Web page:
If you are ready to take English 101, we highly recommend that you enroll in one of the learning communities offered this spring. A learning community is a group of courses that are offered during the same semester, each include the same students and are organized around a single interdisciplinary theme.All liberal arts students take an introductory learning community cluster. The benefits include:
The Spring 2013 learning community clusters are listed below. To help you determine which themes and courses interest you most and which schedule works best for you, each cluster includes a full description and schedule, with CUNYfirst registration Section codes.If you have questions, please contact Learning Communities Coordinator Phyllis van Slyck at email@example.com or by calling (718) 482-5660.
This cluster explores and analyzes the social, historical, economic, political and psychological experience of Blacks in urban areas. Students will examine the ever-present dualities experienced by Blacks in America, irrespective of social class, keeping in mind what these issues can teach us about democracy in our ever-diversifying nation. We shall explore such themes as success and struggle, restriction and resistance, artistic expression and policing, using texts and multimedia as lenses of inquiry.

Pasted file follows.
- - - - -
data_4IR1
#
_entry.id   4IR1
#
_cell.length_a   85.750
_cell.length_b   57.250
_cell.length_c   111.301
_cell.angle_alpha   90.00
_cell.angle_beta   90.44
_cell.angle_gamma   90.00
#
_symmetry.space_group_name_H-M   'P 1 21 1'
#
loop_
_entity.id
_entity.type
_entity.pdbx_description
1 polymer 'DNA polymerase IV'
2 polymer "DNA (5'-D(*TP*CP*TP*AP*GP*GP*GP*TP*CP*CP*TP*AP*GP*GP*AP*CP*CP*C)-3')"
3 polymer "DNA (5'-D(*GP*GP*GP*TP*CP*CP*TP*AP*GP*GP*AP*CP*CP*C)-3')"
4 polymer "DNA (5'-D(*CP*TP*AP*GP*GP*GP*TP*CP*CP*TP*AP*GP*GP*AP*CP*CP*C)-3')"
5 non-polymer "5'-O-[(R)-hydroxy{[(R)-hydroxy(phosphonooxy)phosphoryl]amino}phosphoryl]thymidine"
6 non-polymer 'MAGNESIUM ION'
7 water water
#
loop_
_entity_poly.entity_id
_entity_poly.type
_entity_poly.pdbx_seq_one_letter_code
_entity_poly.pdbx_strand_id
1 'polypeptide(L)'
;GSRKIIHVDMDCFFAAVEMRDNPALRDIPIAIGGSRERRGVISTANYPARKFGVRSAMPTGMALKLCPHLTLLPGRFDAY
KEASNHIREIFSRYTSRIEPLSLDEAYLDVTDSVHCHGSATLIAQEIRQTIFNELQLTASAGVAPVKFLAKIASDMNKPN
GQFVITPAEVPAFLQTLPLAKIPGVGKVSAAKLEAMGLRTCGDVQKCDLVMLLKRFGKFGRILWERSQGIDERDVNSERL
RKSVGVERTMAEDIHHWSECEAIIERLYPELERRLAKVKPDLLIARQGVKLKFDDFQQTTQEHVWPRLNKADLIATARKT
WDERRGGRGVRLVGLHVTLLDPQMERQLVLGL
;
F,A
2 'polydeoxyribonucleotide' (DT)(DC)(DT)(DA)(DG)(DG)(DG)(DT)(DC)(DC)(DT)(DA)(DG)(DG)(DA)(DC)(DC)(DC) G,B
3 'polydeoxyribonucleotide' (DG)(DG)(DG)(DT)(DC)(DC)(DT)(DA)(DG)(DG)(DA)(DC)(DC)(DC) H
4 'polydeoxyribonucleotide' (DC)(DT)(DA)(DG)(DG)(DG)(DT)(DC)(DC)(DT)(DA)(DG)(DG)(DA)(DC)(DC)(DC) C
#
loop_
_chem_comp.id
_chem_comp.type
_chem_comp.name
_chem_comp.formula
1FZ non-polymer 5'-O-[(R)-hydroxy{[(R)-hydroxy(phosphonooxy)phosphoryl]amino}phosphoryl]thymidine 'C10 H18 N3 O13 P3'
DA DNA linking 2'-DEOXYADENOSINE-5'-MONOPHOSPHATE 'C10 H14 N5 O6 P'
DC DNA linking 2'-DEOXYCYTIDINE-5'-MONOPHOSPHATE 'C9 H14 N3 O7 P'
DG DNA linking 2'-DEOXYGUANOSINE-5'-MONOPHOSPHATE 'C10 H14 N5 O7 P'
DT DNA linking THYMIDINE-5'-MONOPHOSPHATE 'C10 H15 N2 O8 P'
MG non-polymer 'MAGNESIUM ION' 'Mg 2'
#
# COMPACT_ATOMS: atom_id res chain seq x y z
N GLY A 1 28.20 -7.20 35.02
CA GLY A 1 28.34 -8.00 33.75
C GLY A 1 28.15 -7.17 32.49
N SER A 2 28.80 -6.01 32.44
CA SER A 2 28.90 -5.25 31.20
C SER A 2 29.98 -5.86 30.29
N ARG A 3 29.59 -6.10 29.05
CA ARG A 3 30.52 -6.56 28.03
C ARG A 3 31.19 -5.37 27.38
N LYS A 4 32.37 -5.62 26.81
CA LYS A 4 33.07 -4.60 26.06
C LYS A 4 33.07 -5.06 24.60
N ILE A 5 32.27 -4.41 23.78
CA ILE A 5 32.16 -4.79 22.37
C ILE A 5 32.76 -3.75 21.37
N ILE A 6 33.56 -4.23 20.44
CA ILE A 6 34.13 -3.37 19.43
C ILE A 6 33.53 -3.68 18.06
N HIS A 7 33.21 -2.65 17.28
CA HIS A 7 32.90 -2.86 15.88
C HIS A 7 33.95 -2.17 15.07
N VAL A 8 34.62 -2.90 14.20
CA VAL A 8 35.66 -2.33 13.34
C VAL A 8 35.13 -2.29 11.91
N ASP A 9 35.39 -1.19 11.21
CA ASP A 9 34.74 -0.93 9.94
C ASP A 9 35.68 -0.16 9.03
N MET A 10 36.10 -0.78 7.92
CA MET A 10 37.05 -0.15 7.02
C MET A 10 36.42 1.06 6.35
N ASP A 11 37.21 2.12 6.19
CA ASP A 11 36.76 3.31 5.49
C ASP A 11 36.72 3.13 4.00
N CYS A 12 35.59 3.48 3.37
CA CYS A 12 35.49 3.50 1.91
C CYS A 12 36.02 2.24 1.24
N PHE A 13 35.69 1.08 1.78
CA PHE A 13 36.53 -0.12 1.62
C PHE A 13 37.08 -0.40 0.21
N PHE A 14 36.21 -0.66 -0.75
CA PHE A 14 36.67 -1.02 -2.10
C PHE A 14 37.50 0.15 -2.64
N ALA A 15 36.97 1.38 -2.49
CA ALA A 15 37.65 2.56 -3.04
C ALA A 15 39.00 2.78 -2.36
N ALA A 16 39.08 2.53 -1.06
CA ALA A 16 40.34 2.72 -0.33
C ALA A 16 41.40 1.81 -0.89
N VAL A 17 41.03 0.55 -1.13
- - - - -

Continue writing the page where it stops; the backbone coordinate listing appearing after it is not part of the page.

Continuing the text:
What is the Self and what is the Other? Why do we make religious and social distinctions between ourselves and others? And why don’t these two concepts encompass “all?” What causes each person to define someone else as “other” or “different?” How do these perceptions of Self and Other influence our perceptions of the world, religion, and society? In this cluster, students will explore how religion and society distinguish between the “in” and the “out” crowd for the benefit/detriment of the other group. Students will explore how to bridge this gap by learning about shared spaces and what the concept of “all” truly means.
What are the effects of social media in establishing relationships? Are social media changing our personal and professional relationships, and, if so, how? How has social media changed individuals’ educational experience and career opportunities? How can/do youth use social media as a form of activism? How is social media changing journalism, politics, storytelling and the ways we interact? In this cluster we will examine social media’s influence in the establishment of relationships, and its role in shaping social and political activism. Texts may include Evgeny’s Morozov’s The Net Delusion and Nicholas Carr’s The Shallows: What the Internet is Doing to Our Brains.